Bangkok (Thailand) – May 5, 2013 – The PATA CEO Martin Craigs this week wrote to attendees and speakers of the PATA Annual Summit to pledge the association’s ongoing support for the complete visitor economy.
The concept of the complete visitor economy was endorsed by private and public sector speakers including Taleb Rifai Secretary General of the UNWTO, which has entered into a strategic partnership with PATA to boost tourism’s profile in Asia Pacific.
Mr Rifai told the PATA Summit in Bangkok on April 26: “We have before us a crucial, and maybe unique, opportunity to advance tourism’s contribution to a fairer and more sustainable growth, and to take the lead on the global stage as a sector that helps to create a brighter future. Tourism benefits many aspects of our lives – the economy, social progress, job creation, poverty alleviation and environmental preservation. These benefits need to be highlighted at the highest level.”
The PATA CEO told the audience: “We need to get out of the mind set about tourism just being about lying on a beach.”
But advancing the complete visitor economy to boost jobs and social development should also be consistent with environmental care.
“We need to tread likely as we develop,” said the PATA CEO. “We have a duty to energize and motivate and do as little harm as possible.”
Tourism bodies mustn’t campaign in isolation. Mr Rifai said: “It is clear that global challenges require strong partnerships. For the tourism sector to be seen as a positive agent for change, we need to acknowledge the mistakes of the past and consider the challenges which lie ahead.”
Gloria Guevara, former Secretary of Tourism in Mexico, and a pioneer in getting tourism acknowledged at the G20 Summit last year, told the PATA Annual Summit attendees that travel and tourism creates about 9% of global GDP globally and 255 million jobs around the world. Tourism is bigger than the automotive, agriculture and mining industries and needs to be better respected, she said.
“Getting alignment is vital to progress. It’s not about leaders. We need one voice.”
Lothar Pehl, SVP Operations at Starwood Asia Pacific told the audience that the travel industry was defined by a new generation of consumers that bring new opportunities. However, “Travel and tourism has a far greater role to play in development than we have currently been used to.”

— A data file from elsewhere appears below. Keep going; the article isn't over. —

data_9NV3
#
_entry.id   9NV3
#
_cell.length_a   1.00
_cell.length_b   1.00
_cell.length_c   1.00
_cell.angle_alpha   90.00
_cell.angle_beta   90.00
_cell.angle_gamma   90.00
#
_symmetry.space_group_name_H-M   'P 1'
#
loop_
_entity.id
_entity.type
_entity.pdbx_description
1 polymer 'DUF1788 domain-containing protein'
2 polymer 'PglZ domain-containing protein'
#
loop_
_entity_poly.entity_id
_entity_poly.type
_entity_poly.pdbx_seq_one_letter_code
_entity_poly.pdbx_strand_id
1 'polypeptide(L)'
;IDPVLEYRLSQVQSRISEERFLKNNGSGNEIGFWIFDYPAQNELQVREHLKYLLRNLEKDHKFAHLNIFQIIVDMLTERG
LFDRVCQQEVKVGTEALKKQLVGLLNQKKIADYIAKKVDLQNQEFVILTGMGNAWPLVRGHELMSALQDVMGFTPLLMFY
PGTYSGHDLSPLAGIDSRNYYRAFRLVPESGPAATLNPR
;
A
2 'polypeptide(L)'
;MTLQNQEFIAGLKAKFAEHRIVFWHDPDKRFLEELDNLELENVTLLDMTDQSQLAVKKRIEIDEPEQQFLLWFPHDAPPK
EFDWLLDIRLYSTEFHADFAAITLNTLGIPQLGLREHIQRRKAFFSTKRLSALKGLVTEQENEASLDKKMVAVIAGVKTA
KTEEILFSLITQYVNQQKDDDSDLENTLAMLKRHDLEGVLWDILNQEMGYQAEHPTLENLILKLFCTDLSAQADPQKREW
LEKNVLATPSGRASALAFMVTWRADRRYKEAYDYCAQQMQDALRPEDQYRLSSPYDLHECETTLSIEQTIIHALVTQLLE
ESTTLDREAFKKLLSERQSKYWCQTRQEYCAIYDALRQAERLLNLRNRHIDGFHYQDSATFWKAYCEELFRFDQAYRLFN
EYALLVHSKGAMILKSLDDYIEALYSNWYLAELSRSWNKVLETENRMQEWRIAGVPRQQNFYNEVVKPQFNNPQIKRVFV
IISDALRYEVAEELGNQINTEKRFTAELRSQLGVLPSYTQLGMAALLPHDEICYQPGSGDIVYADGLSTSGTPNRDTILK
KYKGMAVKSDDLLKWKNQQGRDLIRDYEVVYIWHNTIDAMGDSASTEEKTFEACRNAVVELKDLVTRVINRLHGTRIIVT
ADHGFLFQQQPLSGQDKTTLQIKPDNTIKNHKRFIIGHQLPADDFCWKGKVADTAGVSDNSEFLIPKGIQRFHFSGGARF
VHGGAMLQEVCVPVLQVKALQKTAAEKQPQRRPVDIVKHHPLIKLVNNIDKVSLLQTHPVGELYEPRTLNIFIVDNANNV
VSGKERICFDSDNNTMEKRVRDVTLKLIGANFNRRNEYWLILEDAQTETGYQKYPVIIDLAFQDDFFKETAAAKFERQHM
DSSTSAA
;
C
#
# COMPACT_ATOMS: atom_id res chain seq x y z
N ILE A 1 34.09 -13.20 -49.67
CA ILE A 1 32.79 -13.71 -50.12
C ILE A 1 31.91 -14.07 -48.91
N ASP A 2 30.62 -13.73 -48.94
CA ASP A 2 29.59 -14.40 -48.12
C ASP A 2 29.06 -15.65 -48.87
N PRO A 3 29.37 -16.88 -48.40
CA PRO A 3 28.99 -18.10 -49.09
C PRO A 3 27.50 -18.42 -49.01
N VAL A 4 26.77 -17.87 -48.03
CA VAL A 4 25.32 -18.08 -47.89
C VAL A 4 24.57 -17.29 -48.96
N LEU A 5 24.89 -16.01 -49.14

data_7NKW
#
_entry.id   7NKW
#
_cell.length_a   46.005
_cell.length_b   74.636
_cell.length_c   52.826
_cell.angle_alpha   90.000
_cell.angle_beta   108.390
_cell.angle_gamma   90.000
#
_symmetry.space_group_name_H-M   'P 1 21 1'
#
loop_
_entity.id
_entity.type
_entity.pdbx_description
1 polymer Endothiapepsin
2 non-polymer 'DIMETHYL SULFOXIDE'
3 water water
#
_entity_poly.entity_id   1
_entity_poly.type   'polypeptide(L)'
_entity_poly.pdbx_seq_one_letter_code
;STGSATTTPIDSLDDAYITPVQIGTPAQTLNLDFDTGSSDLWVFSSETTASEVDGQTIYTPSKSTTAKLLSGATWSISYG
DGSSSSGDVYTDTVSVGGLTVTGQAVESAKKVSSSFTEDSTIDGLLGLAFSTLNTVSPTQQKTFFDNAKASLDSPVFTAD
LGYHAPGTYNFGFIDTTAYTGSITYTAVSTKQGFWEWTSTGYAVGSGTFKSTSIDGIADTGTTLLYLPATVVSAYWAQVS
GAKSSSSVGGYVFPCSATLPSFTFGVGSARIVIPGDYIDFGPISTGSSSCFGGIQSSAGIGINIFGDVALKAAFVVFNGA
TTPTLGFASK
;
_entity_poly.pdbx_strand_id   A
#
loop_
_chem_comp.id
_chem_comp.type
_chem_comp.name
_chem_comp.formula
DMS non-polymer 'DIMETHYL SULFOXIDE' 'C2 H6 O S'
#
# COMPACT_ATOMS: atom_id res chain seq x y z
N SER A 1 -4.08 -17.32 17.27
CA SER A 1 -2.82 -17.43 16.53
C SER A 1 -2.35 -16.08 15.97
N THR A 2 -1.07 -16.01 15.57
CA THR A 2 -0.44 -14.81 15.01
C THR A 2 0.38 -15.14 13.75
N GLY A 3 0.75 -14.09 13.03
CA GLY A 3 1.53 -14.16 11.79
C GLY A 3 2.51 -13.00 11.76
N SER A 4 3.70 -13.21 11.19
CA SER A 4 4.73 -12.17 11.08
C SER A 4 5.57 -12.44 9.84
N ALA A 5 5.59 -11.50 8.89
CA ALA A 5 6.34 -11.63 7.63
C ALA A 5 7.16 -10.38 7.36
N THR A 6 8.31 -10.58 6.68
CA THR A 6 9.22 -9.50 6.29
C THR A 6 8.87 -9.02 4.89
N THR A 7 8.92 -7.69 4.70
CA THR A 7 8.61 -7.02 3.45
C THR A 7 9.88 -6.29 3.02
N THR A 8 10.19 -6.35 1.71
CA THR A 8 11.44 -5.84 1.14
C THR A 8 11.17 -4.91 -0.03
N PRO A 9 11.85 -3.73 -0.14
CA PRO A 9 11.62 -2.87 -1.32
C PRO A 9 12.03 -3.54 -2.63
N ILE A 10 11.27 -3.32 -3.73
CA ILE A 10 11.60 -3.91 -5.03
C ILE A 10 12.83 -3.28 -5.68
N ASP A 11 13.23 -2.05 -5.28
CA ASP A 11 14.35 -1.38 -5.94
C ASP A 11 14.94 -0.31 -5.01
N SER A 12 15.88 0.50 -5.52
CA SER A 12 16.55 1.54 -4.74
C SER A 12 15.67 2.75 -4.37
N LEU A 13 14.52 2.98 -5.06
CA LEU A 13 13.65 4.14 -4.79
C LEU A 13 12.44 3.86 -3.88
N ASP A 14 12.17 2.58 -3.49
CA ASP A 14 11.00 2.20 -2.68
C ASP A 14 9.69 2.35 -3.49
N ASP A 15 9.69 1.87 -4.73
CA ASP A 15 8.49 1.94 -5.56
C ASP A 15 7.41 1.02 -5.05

However, the benefits of the complete visitor economy don’t just stop at jobs, said Abid Butt, Chief Executive Officer of Banyan Tree Hotels and Resorts. There’s a larger cultural return on investment.
“The social and cultural benefits of this industry are unbelievable. As people travel they become far more accepting of each other,” said Mr Butt.
Click this link to view the first cut, 4-minute review of the main day of the fact and fun-filled Summit at the Centara Grand and Bangkok Convention Centre at CentralWorld, Bangkok. Presentations are available to download from PATA.org, please click 2013PAS and PATA Youth Forum. Check out 2013PAS and Youth Forum photo albums.
Since its foundation in 1951, the Pacific Asia Travel Association (PATA), a not-for profit membership association, has achieved international acclaim by acting as a catalyst for the responsible development of travel and tourism to, from and within the Asia Pacific region.
The Association provides aligned advocacy, leadership and events to its members, comprising 90 government, state and city tourism bodies, nearly 30 international airlines, airports and cruise lines, 57 educational institutions, and hundreds of travel industry companies in Asia Pacific and beyond.
Thousands of travel professionals belong to dozens of local PATA chapters worldwide. The chapters organise travel industry training and business development events. PATA’s ‘Next Generation’ mPOWER platform delivers unrivalled data, forecasts and insights from the PATA Strategic Intelligence Centre to members’ mobile devices anywhere in the world. PATA’s headquarters is in Bangkok.